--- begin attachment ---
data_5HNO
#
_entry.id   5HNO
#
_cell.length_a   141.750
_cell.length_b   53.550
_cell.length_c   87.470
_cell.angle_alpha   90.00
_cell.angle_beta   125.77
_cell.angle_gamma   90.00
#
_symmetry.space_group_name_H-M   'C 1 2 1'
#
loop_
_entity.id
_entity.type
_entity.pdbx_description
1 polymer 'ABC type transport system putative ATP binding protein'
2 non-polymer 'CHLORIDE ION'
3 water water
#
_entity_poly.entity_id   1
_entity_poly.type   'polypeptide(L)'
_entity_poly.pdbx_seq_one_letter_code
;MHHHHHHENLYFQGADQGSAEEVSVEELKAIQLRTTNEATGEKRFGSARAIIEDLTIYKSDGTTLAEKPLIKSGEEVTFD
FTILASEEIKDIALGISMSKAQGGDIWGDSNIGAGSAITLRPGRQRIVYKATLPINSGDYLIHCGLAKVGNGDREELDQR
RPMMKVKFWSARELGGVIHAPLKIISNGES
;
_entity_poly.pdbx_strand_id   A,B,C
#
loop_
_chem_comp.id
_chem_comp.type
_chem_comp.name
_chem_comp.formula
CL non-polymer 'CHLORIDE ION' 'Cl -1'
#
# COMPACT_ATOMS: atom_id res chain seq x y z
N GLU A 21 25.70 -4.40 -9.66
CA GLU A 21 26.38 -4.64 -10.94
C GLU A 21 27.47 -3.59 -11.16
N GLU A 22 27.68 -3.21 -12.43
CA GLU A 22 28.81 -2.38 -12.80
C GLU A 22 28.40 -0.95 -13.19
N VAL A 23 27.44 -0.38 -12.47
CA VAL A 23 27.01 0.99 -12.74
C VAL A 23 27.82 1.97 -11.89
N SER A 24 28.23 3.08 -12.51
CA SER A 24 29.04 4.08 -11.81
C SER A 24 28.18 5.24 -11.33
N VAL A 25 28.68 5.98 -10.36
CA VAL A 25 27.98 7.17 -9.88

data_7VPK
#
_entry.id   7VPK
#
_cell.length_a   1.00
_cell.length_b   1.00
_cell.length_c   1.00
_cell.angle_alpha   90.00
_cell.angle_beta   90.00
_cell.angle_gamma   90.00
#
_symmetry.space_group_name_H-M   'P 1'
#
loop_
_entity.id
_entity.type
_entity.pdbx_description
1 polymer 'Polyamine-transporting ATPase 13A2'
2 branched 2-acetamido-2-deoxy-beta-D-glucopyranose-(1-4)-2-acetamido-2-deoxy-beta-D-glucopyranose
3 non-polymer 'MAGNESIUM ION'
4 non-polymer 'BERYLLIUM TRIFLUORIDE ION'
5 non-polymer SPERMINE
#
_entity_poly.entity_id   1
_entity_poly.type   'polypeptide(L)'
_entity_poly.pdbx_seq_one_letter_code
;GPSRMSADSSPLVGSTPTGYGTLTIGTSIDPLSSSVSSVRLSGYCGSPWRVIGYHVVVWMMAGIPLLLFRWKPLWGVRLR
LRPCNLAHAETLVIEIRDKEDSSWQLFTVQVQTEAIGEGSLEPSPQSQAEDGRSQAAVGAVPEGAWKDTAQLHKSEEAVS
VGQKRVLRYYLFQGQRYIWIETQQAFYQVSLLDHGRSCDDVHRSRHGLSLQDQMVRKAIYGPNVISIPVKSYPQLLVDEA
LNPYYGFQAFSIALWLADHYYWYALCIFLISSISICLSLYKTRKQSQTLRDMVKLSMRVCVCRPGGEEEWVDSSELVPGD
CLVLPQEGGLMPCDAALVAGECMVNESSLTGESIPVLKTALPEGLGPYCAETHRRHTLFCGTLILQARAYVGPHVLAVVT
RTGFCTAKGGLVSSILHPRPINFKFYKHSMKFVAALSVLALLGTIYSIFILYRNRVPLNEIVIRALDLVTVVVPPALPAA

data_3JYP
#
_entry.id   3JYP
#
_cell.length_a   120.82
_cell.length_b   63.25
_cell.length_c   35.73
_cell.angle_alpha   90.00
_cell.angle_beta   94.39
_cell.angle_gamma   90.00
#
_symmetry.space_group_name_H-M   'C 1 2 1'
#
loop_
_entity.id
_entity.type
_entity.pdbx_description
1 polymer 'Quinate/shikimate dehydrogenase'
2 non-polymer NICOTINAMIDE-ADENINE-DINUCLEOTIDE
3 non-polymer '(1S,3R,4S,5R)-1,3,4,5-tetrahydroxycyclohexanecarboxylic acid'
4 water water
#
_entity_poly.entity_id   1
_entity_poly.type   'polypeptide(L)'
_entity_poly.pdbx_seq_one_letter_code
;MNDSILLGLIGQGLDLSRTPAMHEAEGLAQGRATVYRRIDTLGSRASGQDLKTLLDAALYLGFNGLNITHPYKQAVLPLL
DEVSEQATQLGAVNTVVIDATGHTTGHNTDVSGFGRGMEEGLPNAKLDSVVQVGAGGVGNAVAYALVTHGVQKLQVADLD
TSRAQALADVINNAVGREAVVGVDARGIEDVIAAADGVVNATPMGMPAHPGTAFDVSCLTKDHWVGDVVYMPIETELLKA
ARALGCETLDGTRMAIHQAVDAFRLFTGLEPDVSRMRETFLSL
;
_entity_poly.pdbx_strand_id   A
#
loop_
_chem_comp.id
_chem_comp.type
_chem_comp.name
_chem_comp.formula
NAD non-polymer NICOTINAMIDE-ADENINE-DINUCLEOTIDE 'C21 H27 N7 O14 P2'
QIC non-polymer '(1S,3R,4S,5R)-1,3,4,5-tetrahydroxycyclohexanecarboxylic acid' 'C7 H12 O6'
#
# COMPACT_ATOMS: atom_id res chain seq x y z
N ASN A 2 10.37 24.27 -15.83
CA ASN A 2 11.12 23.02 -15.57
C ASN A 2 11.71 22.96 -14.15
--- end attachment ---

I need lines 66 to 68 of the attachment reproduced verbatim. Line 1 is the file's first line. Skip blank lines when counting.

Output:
loop_
_entity.id
_entity.type